Work is now under way to start the process of moving Stoke-on-Trent’s famous Spitfire to its stunning new multi-million-pound home, at The Potteries Museum & Art Gallery in Hanley.
Plans for a £6-million investment were unveiled last year, and will result in a glassed fronted gallery being added to the city centre’s Potteries Museum & Art Gallery, so that the iconic plane – based on Reginald Mitchell’s famous design – can become more viewable to the public, and inspire generations to come.
The gallery within the Museum which has housed the Spitfire until now closed to the public on January 17, in order for staff to take down all display materials and remove the stage the on which the plane sits.
A team from GJD Aerotech, who specialise in the disassembly of aircraft, will then arrive to begin taking the plane apart piece by piece. And once that is done, the parts will be taken to Medway Aircraft Preservation Society, which will begin the process of restoring it to its former glory.
The Spitfire return to the Museum is scheduled for 2019, as the star of its new display.
The city is forever linked with the Spitfire thanks to one of its most famous sons – the aircraft designer Reginald Mitchell who was born in Kidsgrove in 1895, and was educated at Hanley High School in Stoke-on-Trent. At the age of 16, he gained an apprenticeship at the local locomotive engineering works Kerr Stuart & Co, where he then worked, while studying engineering and mathematics at night school.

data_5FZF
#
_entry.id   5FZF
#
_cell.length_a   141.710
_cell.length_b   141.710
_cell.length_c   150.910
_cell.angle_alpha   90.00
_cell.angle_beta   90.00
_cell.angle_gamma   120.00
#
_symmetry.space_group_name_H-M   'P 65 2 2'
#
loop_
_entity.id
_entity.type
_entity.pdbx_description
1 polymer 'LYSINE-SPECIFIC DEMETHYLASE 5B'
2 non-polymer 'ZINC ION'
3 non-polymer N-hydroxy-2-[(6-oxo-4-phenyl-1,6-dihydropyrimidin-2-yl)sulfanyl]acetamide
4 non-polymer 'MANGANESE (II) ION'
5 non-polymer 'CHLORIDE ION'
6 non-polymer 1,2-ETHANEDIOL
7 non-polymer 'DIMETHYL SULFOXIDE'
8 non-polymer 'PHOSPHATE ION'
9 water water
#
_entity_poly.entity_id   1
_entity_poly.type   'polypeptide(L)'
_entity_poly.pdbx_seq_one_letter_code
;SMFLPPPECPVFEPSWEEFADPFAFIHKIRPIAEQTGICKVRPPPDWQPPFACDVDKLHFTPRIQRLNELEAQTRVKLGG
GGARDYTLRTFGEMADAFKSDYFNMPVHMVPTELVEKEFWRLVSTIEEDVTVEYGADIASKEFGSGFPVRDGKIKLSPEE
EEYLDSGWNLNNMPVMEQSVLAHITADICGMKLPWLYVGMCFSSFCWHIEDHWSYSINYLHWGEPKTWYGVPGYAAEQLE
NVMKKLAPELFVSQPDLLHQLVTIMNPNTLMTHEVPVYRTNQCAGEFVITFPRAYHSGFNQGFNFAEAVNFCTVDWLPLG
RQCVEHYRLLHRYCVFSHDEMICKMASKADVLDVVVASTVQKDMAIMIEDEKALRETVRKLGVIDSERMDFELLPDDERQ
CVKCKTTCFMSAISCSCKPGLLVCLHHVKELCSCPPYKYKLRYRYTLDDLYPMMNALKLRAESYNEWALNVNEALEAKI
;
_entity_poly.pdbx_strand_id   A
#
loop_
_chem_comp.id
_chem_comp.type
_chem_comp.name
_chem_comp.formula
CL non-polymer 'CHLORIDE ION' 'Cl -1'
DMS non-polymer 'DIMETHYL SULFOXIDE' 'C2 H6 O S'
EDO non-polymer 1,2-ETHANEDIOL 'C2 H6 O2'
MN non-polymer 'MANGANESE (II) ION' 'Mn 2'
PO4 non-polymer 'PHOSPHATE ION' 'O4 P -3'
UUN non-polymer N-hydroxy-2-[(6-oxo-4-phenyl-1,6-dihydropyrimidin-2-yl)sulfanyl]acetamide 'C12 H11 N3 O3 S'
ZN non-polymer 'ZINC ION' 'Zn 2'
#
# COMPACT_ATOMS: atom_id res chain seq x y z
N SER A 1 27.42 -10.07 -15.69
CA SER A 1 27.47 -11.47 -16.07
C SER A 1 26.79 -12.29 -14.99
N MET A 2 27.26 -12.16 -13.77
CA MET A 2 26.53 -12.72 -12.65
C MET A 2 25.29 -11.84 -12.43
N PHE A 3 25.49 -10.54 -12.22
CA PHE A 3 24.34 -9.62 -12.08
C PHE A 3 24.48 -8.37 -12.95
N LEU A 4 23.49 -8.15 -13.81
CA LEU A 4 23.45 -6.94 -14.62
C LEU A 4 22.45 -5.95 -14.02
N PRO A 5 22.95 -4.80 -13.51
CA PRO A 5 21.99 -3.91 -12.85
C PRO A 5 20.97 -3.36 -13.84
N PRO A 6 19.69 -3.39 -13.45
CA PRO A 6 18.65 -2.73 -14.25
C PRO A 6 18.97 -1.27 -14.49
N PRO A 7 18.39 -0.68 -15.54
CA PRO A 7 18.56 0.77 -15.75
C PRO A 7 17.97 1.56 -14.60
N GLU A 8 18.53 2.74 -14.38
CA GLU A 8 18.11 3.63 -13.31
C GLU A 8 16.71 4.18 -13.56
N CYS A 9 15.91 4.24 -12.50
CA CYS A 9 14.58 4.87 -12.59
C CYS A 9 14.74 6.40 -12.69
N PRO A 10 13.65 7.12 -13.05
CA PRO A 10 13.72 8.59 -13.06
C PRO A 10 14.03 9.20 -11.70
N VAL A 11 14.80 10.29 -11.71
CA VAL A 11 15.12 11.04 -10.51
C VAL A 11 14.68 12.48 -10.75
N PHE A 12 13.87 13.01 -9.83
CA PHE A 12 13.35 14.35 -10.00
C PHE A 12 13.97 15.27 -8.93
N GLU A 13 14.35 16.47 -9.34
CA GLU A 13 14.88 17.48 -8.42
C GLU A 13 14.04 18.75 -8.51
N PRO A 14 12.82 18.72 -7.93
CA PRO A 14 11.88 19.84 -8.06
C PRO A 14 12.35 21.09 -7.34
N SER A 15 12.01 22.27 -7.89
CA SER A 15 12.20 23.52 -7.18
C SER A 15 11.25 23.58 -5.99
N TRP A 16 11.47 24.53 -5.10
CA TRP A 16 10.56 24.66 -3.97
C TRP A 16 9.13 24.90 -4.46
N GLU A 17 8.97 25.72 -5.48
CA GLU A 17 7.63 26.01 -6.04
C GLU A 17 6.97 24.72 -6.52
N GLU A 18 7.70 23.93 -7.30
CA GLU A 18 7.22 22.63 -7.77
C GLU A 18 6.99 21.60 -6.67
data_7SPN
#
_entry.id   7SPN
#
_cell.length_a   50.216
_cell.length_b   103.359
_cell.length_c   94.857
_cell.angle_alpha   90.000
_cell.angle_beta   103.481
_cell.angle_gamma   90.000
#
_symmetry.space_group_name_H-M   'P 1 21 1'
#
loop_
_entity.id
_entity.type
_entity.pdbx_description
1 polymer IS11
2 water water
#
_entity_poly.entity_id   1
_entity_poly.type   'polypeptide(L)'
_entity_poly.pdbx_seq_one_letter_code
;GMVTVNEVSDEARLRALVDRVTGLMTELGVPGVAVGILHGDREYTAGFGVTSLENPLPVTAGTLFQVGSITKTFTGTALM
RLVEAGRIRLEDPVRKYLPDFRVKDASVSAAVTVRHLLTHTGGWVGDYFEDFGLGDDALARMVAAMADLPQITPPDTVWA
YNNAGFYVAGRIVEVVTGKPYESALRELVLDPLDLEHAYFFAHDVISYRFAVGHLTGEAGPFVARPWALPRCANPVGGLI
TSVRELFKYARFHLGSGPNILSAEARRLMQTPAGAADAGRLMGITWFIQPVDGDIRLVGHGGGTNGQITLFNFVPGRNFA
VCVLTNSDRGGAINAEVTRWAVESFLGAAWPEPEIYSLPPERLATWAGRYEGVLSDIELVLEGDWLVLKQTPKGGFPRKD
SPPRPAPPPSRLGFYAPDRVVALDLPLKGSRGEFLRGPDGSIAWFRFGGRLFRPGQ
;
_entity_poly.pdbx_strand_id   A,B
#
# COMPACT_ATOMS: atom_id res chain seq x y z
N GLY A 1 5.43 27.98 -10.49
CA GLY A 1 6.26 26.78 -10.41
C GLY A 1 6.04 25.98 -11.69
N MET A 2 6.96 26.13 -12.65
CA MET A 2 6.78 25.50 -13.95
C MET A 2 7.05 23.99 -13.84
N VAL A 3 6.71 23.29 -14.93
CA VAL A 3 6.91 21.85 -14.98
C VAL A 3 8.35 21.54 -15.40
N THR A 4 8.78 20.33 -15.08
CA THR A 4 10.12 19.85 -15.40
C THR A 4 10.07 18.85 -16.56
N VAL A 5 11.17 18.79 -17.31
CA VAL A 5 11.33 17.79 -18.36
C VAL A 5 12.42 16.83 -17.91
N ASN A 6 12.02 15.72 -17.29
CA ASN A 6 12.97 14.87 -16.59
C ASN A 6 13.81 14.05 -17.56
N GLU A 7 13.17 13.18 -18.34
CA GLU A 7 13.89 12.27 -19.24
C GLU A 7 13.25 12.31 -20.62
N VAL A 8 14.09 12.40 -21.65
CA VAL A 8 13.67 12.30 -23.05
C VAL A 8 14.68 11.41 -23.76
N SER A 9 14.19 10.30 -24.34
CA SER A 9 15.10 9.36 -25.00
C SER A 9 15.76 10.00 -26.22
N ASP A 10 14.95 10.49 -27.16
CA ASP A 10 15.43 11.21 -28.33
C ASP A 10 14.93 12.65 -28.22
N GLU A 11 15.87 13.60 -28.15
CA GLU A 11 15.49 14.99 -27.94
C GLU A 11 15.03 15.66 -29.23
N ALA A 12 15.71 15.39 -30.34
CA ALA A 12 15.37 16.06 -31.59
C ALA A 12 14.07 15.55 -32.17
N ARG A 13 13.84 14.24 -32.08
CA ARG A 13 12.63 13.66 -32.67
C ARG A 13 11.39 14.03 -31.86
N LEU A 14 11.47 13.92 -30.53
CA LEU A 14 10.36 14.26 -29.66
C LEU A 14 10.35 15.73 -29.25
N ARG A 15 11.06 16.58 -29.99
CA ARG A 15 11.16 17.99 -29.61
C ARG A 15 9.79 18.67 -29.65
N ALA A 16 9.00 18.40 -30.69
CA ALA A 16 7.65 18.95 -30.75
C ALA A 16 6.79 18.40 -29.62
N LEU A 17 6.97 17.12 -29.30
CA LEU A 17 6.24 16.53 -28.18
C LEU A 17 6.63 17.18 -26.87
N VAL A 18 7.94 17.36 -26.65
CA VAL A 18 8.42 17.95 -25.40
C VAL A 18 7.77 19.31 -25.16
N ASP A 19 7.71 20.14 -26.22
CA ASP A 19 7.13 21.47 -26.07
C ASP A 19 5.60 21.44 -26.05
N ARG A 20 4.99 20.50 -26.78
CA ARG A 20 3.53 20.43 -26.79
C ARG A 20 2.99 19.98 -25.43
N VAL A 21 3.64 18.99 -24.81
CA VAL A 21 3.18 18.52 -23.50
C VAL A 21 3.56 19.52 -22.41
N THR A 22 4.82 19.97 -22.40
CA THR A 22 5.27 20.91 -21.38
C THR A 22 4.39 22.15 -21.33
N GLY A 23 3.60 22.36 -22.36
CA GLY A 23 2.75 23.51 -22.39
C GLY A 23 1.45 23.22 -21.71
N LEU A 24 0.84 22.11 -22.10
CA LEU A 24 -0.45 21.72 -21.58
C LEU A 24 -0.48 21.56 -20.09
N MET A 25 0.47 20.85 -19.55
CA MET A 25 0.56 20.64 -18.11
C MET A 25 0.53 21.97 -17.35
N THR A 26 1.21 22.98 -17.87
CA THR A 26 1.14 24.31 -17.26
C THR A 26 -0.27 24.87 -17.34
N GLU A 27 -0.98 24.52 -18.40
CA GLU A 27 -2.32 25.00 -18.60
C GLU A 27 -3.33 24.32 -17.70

In 1917, he joined the Supermarine Aviation Works at Southampton, where he quickly advanced within the company. Between 1920 and 1936 he designed many aircraft. But he is best remembered for his racing seaplanes, which culminated in the Supermarine S.6B and the iconic Second World War fighter, the Supermarine Spitfire.
Hanley High School, Mitchell High School in his honour in 1989, while the Kidsgrove primary school just by his birthplace was dedicated to him as Reginald Mitchell County Primary School.
In addition to housing one of the world famous Spitfires, The Potteries Museum & Art Gallery also has a statue of R.J.Mitchell just outside the main building.
The £6m scheme to position house the Spitfire in the Museum extension is part of the council’s capital investment programme, and shows how major cultural initiatives are continuing, following the UK City of Culture bid as Stoke-on-Trent continues to build its reputation as a great cultural and creative visitor destination.
When finished, this eye-catching gallery will become one of the top attractions in the city and will further add to the city’s outstanding cultural heritage.
The city’s Spitfire – RW388 – rolled off the production line at Castle Bromwich in 1945 and is unusual among surviving planes in that it still has most of its original parts.
For further details, visit http://www.visitstoke.co.uk.